What the Customer Really Wants

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Summary:

In the demanding, 'net-speed, pressurized world of software development, software professionals would do well to reflect on some truths about their customers, their industry, and themselves. Following a few tips will help you achieve what is ultimately the most important issue - satisfying the customer.

Developing What the Customer Wants
OK, so we all know staying ahead of rivals is a constant challenge in today's highly competitive software industry. And then there's the daily battle of proving to existing customers and prospects alike that we software purveyors can supply what is needed. We'd like to think that we provide customers with software they will love to use. But if we hold a mirror up to our work and look closely, do we provide any service beyond the lines of code? There's more to providing a good product than just generating basic functional code. If we aren't producing the intrinsic value-adds that should be supplied in our products, we might soon be spending our days job hunting, wondering where we went wrong. Here are some guidelines we can follow to help prevent that from happening.

Embrace Creative Depth
Since customers aren't software designers, they aren't always aware of the possibilities of our magical world; therefore, they don't always know what they can ask for. Creativity is left to software professionals. Consequently, providing the customer with a product that we would be excited - yes, excited - to use ourselves becomes our responsibility. Our results should always exceed the customer's expectations, and not burden them with frivolous bells and whistles they may never use.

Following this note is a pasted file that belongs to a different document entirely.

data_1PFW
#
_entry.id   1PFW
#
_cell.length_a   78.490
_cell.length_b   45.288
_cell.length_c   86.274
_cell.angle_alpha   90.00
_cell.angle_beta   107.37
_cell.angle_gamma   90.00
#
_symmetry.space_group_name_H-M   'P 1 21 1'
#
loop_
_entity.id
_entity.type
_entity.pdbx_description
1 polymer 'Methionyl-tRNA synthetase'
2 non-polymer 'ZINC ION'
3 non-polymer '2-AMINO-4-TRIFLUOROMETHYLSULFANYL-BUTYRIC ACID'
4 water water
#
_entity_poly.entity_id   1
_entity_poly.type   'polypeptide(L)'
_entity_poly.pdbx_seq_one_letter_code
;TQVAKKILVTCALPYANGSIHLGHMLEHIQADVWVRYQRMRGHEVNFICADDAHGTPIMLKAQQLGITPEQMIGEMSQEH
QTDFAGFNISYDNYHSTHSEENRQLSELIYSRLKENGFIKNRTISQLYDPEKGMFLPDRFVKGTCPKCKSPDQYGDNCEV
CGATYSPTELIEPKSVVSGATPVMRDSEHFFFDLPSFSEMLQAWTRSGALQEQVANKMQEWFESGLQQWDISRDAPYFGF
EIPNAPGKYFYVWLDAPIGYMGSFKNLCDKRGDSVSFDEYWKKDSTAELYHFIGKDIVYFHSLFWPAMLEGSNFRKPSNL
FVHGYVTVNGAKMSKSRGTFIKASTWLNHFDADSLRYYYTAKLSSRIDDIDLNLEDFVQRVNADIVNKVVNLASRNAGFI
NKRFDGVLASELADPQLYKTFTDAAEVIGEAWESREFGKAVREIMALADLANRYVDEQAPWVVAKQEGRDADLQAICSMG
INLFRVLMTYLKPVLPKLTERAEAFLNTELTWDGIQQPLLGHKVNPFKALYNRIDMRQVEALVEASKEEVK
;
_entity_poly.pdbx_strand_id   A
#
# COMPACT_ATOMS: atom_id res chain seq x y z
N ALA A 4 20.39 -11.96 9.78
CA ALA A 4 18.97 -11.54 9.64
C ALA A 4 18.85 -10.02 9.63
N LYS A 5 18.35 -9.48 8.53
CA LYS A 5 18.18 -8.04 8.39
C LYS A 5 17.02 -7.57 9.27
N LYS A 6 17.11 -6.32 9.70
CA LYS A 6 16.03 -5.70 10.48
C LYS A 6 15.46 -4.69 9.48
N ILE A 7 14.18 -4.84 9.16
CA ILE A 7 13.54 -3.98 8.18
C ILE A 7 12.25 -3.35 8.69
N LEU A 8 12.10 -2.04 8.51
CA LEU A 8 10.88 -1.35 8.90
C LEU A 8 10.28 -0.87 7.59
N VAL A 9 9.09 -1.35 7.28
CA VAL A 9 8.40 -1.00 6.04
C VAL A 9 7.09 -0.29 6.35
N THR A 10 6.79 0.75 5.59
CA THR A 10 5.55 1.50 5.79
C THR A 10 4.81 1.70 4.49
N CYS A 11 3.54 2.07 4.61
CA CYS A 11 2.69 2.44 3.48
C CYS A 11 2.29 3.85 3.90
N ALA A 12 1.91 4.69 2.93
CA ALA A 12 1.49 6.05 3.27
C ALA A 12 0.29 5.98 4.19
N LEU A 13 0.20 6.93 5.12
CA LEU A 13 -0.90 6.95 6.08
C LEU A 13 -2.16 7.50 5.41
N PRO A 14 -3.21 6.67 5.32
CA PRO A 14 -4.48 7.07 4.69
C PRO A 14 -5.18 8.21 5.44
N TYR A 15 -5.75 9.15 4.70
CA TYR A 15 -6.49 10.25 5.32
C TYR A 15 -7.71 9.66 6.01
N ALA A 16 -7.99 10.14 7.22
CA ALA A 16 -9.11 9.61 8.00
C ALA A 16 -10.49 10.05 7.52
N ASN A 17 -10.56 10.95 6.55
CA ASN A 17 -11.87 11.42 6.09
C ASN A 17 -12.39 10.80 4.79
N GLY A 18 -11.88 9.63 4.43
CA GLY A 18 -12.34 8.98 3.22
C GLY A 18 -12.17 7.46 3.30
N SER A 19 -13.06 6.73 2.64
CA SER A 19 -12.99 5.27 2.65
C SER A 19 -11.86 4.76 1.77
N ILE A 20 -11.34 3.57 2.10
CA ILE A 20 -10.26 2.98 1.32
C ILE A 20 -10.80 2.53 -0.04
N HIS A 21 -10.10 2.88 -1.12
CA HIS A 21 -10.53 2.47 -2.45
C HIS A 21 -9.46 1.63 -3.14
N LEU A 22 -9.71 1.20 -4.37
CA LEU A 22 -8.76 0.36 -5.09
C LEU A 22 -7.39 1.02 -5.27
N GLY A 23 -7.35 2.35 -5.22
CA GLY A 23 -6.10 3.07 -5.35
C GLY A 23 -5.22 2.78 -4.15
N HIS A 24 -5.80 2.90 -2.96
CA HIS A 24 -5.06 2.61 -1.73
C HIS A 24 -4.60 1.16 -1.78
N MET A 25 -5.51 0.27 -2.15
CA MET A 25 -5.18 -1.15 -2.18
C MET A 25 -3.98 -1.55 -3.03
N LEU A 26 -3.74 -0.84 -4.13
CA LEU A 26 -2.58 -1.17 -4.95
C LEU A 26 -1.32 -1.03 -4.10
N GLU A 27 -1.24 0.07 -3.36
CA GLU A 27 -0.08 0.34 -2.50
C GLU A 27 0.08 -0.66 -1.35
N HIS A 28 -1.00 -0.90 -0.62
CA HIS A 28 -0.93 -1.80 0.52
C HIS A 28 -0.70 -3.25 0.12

We must reject the "minimalist" approach of simply giving the customer "what they ask for." We have a duty to build "robustness" into every line of code delivered. After all, what's the point of writing software that only serves the basic needs of our customers, then later requires improvement? And where is it written that we cannot expand the horizons (and the capability) of our software right out of the gate, to make it as attractive as possible to as many customers as possible?

Know the Customer. Let the Customer Know You.
How is this miracle accomplished? Actually, it may be simpler than we think - start by talking to the customers. Study and ask questions about their jobs. Learn the ins and outs of daily tasks. Discover key functions that are necessary for completing those tasks. The more we know about the customers' needs, the better we are able to provide good solutions. Sure, understanding our customers' worlds is difficult, time-consuming, and requires more preparation than simply creating our software in a vacuum, but we must understand their pain. We're talking about our customers here - they keep us in business.

People inherently mistrust or fear things not understood. Not every software user has our knowledge and confidence in the functionality and dependability of a program. A "timid" user accepts the notion that software will do what it is supposed to do, and believes he could never understand how it all happens. But even the timid user knows how to simplify his job. Therefore, we are obliged to make the software's usability as intuitive as we can to help him accomplish his tasks with as little doubt or angst as possible. This means judiciously placing "feel good" tidbits into the product: reminders, success messages, on-screen instructions, help text that's truly helpful (plain English, please), etc. Let users know what should be done, what was improperly done, that all is well, and finally, that they did things correctly.

The flip side of the coin is getting our customers to learn more about us. Software professionals traditionally fail at building legions of raving fans, in part because we rarely dispel the air of mystery surrounding our profession. We clandestinely revel in this self-serving secrecy about what we do and how we do it. But

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